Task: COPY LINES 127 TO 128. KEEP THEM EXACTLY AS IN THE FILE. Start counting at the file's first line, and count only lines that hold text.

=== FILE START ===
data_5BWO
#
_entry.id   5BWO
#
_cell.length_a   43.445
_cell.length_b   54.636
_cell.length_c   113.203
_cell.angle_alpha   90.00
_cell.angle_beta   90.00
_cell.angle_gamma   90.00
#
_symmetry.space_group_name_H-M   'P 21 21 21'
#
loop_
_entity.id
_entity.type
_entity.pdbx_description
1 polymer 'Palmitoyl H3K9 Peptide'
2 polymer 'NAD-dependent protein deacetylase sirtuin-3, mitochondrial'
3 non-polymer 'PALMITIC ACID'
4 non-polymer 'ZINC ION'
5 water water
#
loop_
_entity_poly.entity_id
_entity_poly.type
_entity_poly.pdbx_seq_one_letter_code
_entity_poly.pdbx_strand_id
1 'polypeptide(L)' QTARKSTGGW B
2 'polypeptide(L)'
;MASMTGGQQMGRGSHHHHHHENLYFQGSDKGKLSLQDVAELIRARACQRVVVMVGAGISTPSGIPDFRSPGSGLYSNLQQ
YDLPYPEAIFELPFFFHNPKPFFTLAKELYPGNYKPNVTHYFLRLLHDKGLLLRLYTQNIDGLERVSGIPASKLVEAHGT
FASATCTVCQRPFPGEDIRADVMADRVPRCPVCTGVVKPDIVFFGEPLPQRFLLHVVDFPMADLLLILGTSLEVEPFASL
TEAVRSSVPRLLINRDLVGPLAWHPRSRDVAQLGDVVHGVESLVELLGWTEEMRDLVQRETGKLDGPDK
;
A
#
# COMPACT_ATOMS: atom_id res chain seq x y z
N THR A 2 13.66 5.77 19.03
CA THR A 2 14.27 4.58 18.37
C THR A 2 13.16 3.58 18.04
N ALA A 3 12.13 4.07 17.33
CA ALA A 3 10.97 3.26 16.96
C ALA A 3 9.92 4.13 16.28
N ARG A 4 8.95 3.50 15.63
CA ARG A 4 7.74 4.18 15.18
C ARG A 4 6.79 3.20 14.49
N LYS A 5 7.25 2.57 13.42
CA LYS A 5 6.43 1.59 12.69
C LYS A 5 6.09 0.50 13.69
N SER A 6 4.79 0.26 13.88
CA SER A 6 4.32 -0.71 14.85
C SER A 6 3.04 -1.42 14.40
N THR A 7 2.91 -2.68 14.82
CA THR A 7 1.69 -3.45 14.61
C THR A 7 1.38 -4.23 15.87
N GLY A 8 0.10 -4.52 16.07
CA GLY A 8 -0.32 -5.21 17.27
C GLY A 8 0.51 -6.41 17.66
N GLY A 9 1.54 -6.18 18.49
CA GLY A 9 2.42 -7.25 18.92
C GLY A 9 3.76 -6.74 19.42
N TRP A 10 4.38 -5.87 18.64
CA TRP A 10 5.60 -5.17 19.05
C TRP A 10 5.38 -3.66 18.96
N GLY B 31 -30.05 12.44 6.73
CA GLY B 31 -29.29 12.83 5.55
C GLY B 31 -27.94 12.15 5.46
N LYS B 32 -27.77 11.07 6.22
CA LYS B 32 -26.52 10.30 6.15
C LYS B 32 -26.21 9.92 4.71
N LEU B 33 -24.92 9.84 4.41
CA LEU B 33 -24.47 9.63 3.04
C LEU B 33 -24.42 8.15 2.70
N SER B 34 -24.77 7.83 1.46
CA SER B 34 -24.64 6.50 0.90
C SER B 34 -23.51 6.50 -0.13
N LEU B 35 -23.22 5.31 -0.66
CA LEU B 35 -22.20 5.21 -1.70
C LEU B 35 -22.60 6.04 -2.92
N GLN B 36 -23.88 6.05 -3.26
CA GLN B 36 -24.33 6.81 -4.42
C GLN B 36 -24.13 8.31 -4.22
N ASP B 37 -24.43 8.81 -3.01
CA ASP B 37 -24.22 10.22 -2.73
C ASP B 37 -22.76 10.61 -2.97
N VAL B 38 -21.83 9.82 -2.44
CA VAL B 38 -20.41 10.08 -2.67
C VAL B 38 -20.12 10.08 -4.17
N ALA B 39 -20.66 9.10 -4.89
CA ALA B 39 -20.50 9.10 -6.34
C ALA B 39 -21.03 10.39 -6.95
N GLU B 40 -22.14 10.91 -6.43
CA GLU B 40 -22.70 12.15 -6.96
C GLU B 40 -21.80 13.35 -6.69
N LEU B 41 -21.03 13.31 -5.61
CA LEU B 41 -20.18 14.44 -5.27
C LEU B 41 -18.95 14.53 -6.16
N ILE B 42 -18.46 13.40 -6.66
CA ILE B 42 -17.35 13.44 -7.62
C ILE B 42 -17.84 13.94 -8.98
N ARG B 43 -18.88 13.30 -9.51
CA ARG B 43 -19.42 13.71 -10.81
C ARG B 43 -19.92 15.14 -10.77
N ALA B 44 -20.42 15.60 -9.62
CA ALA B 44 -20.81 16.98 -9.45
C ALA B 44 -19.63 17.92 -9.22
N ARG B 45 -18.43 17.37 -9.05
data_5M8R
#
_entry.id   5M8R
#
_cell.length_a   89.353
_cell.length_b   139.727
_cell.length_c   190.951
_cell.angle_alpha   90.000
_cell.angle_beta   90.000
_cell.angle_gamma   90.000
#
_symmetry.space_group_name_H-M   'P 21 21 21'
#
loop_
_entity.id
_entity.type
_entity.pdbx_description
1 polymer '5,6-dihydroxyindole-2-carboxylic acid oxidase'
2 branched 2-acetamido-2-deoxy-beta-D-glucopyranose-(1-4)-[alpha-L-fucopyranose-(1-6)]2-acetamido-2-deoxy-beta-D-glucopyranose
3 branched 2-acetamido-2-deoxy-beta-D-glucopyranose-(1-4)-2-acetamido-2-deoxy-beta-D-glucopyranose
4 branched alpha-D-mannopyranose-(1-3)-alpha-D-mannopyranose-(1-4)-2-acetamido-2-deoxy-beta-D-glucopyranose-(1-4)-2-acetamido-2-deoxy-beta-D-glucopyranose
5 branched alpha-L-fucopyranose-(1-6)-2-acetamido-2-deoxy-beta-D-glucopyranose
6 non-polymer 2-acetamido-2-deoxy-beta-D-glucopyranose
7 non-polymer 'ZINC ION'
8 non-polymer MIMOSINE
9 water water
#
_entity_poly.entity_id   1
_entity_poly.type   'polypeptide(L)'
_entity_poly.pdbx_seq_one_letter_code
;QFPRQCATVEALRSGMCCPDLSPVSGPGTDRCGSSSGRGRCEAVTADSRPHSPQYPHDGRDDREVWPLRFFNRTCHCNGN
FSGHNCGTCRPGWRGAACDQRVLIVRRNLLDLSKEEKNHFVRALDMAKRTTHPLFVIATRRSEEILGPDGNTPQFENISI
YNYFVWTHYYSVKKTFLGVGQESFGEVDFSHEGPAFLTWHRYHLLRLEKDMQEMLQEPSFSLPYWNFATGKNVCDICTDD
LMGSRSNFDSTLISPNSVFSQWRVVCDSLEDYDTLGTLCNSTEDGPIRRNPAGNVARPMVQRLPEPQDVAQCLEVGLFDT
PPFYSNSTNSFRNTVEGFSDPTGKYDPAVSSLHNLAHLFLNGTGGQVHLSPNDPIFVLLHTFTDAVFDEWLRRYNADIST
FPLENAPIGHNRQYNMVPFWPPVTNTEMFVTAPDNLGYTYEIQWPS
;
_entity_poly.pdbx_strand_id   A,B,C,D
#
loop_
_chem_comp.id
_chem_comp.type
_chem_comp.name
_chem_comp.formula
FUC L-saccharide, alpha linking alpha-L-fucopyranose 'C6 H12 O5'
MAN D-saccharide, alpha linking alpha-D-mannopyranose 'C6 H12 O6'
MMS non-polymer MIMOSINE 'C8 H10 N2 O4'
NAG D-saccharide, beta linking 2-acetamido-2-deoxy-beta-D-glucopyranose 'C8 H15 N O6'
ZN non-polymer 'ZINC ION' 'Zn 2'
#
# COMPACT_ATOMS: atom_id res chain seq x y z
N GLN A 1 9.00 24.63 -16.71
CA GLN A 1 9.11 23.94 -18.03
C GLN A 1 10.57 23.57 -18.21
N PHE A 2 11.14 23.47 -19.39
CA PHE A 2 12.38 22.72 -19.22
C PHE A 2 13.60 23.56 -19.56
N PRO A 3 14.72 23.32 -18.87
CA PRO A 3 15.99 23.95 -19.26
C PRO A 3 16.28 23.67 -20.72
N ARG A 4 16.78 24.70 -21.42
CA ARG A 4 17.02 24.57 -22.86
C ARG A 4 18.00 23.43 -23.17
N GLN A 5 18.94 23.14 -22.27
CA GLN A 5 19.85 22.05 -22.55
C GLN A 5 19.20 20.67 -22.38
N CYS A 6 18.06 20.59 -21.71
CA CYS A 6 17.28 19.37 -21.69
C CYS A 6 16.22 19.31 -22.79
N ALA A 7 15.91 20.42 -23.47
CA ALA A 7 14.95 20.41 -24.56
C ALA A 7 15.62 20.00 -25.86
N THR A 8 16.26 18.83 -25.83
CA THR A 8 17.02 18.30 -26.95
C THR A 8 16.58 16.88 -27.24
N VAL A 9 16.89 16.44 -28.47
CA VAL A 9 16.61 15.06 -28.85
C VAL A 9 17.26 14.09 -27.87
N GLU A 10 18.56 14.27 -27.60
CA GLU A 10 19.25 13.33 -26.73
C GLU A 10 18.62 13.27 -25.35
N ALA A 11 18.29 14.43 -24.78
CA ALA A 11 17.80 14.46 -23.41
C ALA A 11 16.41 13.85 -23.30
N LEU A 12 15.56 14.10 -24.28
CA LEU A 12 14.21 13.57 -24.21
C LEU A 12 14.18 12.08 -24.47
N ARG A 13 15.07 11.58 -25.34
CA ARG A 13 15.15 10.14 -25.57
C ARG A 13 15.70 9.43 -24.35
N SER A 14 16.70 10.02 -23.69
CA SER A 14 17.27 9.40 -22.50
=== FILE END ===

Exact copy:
2 branched 2-acetamido-2-deoxy-beta-D-glucopyranose-(1-4)-[alpha-L-fucopyranose-(1-6)]2-acetamido-2-deoxy-beta-D-glucopyranose
3 branched 2-acetamido-2-deoxy-beta-D-glucopyranose-(1-4)-2-acetamido-2-deoxy-beta-D-glucopyranose